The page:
This behavior is not just typical of authoritarian regimes. Aspects of it occur in democratic regimes, where the ruler does not make the law, and journalists can still ask critical questions. But a leader with autocratic ambitions may use and abuse state power for their own interests. Donald Trump is the most prominent example of this tendency—with his defiance of congressional subpoenas, building his wall with Mexico without an appropriation from lawmakers, and calling any media outlet that criticizes him “Fake News.” His absurd claim in March that the virus was “under control” hampered the government’s response, which led the United States to have one of the worst outbreaks in any place around the world. Earlier this month, the Trump administration launched an effort to discredit the nation’s leading infectious disease expert, Dr. Anthony Fauci, seemingly because Dr. Fauci was more trusted than the president himself—a direct echo of the sort of personality politics that play out under autocrats in other countries around the world.

The COVID-19 crisis has demonstrated how the divide between democracies and autocracies affects the lives of people in both types of societies. By March, most democratic countries were issuing reliable reports of cases and deaths, taking important and meaningful measures against the disease, and holding daily press meetings with journalists, while scientists kept the public informed in a variety of media. Germany, South Korea, Taiwan, and New Zealand—democratic countries, many of which are coincidentally ruled by female leaders—acted with particular effectiveness and transparency. Despite their proximity to China, South Korea’s early humanistic and scientific approach protected its people; so far, the country has seen fewer than 300 deaths caused by COVID-19. New Zealand and Taiwan suffered only a handful of deaths each. All have so far been more successful in keeping the virus under control than other countries with autocratic rulers, or would-be autocrats like Trump and Jair Bolsonaro in Brazil.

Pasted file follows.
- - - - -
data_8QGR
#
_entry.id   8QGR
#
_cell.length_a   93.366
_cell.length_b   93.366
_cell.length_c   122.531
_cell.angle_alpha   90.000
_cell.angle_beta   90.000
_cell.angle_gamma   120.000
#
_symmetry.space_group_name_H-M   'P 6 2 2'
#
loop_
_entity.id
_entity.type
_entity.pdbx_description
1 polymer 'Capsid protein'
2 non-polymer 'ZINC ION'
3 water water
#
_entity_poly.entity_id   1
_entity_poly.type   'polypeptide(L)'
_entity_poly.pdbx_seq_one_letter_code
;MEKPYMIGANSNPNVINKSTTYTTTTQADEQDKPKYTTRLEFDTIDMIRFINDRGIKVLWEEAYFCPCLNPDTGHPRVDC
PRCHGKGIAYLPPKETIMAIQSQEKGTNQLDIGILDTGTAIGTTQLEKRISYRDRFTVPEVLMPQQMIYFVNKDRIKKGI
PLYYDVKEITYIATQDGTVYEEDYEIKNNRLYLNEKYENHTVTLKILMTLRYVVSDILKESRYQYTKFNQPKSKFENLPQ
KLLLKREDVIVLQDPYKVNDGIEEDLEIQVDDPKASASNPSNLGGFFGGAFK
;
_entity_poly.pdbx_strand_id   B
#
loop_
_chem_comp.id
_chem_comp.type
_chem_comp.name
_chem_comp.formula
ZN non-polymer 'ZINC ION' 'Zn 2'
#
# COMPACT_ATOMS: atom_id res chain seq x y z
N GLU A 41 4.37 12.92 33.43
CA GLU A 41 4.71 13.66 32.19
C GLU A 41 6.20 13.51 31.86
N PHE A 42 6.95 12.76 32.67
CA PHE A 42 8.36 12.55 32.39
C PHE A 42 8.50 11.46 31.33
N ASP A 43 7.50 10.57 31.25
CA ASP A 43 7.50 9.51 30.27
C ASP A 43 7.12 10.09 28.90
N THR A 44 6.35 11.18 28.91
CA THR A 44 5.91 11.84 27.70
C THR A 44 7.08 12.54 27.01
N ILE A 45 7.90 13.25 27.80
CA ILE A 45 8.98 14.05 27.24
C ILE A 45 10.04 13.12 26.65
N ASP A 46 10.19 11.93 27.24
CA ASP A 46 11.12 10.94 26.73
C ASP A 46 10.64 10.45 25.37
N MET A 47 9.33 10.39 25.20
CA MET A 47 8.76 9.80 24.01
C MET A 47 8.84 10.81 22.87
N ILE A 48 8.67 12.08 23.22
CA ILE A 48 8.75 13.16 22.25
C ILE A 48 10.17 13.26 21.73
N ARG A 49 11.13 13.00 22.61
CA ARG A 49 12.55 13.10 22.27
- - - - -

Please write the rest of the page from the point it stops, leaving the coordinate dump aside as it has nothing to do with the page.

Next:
Authoritarian governance is like a virus. It can spread very quickly and endangers the life of weak democracies. Even the most advanced democratic regimes are not fully safe against authoritarian lies, fabricated statistics, and nationalist populism. When weak democracies endure crises, many people can go along to support unimaginable choices. Currently, many democracies, including the United States, face these sorts of conditions. And as recent trends in demonstrate, borders do not contain the influence of populist authoritarianism.

“What we learn in time of pestilence: there are more things to admire in men than to despise,” said Albert Camus in The Plague. The tide of authoritarianism under pandemic conditions isn’t inevitable; people can fight to keep or build humane democracies and habits of the heart. As long as people care for social rights, free society, scientific knowledge, and truth—as long as they do not easily believe the lies of autocrats—they remain a buffer against demagogues who wrap themselves in falsehoods in order to maintain their power.


Latif Tas is a member of the Institute for Advanced Study (IAS) in Princeton for 2019-2020, and a Marie-Curie Global Fellow. His upcoming book will be titled Authoritarianism and Revolt.


Lima